Greater Portland now accounts for more of half of Maine’s economic output. And 90 percent of the state’s population growth between 2000 and 2010 took place in the state’s metropolitan areas (Greater Portland, Greater Bangor and Greater Lewiston), its two “micropolitan” areas (Augusta-Waterville and Rockland), and in the state’s service-center communities.
Yet Maine’s economic development programs, now and throughout history, largely emphasize the industries that dominated Maine’s past and that took root in the state’s rural areas.
“It’s probably fair to say that economic development policies have generally downplayed the urban areas and particularly Portland, largely because the assumption is they are doing OK and don’t need the help,” said Charlie Colgan, a former state economist and now a public policy professor at the University of Southern Maine’s Muskie School of Public Service.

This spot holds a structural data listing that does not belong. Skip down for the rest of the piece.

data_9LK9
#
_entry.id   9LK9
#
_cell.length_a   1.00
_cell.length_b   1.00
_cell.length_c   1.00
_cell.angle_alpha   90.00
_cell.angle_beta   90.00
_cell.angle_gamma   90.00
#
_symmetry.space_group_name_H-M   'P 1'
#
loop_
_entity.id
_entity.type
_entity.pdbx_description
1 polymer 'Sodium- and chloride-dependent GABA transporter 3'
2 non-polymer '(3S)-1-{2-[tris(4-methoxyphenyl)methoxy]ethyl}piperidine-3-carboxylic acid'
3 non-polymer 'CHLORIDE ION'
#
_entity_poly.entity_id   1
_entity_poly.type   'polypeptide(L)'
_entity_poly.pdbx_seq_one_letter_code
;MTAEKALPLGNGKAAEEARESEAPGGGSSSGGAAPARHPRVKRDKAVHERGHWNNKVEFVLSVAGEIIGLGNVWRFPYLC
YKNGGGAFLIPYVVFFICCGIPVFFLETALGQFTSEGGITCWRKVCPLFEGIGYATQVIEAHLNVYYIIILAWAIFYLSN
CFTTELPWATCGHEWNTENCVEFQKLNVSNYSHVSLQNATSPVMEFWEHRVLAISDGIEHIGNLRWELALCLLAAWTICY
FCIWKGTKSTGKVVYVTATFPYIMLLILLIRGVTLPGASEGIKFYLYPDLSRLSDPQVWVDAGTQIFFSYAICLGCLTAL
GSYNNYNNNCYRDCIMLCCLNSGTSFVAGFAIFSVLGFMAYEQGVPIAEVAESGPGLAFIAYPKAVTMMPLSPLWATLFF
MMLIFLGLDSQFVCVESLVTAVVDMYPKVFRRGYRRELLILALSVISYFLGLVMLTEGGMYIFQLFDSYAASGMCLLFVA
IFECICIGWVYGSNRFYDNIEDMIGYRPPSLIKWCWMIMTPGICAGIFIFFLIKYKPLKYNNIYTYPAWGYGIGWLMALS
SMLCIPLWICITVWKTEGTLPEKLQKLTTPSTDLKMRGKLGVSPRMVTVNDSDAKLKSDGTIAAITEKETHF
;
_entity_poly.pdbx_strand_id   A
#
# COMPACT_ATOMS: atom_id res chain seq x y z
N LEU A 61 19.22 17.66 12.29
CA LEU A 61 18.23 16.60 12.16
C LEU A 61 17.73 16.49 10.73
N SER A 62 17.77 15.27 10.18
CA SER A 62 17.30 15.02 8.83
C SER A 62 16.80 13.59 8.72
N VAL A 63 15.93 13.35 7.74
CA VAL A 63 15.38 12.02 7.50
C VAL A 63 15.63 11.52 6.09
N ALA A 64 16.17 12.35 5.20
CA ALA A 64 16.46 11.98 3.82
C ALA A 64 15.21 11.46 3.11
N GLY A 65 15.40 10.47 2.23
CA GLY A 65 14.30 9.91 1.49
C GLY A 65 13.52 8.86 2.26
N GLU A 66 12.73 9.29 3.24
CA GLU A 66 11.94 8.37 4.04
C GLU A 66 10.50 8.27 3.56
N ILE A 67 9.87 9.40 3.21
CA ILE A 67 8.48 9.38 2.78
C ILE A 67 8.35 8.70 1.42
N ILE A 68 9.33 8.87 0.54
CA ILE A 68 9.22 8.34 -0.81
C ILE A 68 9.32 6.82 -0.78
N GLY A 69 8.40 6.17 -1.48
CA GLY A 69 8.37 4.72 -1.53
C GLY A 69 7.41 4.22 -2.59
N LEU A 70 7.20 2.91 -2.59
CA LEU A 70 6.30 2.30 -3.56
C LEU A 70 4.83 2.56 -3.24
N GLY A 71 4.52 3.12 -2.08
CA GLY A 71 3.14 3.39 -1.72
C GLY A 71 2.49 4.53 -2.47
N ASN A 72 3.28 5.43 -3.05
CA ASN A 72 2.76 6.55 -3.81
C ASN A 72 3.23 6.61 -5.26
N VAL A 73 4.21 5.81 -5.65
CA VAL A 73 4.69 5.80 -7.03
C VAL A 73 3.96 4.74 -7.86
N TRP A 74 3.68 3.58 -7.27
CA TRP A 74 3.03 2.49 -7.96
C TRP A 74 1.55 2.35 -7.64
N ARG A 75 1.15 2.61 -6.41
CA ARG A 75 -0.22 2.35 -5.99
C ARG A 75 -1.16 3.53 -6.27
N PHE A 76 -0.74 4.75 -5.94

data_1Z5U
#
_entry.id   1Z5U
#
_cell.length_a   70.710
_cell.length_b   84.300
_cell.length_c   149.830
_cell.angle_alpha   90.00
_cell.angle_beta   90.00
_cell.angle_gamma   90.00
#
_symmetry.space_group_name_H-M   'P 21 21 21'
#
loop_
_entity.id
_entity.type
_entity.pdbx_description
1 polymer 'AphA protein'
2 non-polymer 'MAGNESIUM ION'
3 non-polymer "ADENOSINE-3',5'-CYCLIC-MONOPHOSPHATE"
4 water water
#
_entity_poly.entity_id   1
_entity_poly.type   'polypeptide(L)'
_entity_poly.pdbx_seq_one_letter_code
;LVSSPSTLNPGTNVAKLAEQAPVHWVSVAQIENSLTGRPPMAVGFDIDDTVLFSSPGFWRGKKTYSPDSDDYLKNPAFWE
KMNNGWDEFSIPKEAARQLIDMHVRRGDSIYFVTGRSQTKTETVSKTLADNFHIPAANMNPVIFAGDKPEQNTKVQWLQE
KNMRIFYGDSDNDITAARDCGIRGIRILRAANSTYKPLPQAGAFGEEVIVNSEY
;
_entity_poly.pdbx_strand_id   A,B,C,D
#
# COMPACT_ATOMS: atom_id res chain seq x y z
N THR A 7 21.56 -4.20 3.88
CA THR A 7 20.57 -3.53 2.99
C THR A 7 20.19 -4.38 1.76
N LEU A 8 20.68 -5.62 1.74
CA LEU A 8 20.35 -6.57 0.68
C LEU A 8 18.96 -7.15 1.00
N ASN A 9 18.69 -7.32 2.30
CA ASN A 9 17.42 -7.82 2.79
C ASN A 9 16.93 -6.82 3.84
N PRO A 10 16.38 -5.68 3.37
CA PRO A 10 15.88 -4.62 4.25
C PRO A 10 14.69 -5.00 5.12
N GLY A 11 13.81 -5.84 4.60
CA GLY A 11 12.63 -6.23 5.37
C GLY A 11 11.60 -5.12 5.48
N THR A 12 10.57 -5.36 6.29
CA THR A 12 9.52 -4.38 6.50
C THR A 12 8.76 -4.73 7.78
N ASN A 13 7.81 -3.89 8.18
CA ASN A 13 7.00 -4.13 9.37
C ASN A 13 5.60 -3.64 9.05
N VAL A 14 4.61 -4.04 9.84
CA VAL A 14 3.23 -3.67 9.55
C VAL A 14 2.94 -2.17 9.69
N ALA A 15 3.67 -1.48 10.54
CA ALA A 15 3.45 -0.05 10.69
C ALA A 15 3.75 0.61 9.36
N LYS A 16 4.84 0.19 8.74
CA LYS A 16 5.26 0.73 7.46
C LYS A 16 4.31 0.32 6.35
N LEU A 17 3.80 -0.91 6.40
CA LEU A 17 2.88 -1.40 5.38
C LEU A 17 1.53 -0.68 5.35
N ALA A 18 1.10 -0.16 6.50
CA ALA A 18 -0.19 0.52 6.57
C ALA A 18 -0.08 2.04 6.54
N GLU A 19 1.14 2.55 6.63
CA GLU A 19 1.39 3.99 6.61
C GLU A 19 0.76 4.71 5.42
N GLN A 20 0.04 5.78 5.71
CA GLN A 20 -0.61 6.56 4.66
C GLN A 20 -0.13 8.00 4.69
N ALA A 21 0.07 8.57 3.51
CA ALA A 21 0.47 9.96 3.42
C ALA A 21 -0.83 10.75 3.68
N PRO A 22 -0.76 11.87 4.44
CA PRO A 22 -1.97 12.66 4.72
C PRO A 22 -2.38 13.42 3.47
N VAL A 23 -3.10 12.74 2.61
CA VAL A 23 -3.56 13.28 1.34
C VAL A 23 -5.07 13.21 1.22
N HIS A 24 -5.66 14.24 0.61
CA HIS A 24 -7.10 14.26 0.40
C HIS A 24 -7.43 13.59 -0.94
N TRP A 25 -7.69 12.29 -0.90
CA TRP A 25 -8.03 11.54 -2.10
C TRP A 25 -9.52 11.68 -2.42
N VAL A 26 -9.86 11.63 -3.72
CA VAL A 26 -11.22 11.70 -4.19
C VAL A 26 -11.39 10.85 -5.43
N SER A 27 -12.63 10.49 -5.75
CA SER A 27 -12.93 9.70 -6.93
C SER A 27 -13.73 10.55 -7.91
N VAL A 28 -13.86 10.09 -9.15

In 1969, the industries that formed the backbone of the rural economy — agriculture, forestry and manufacturing — accounted for one in four Maine jobs. By 2004, that figure had dropped to one in 19, according to a 2007 research paper by Colgan and Richard Barringer, a former conservation commissioner, state planning director and Muskie School professor.
The policies aimed at preserving those industries are still on the books in a new economic era. A Bangor Daily News analysis asked whether the state’s development policies continue to emphasize the state’s past.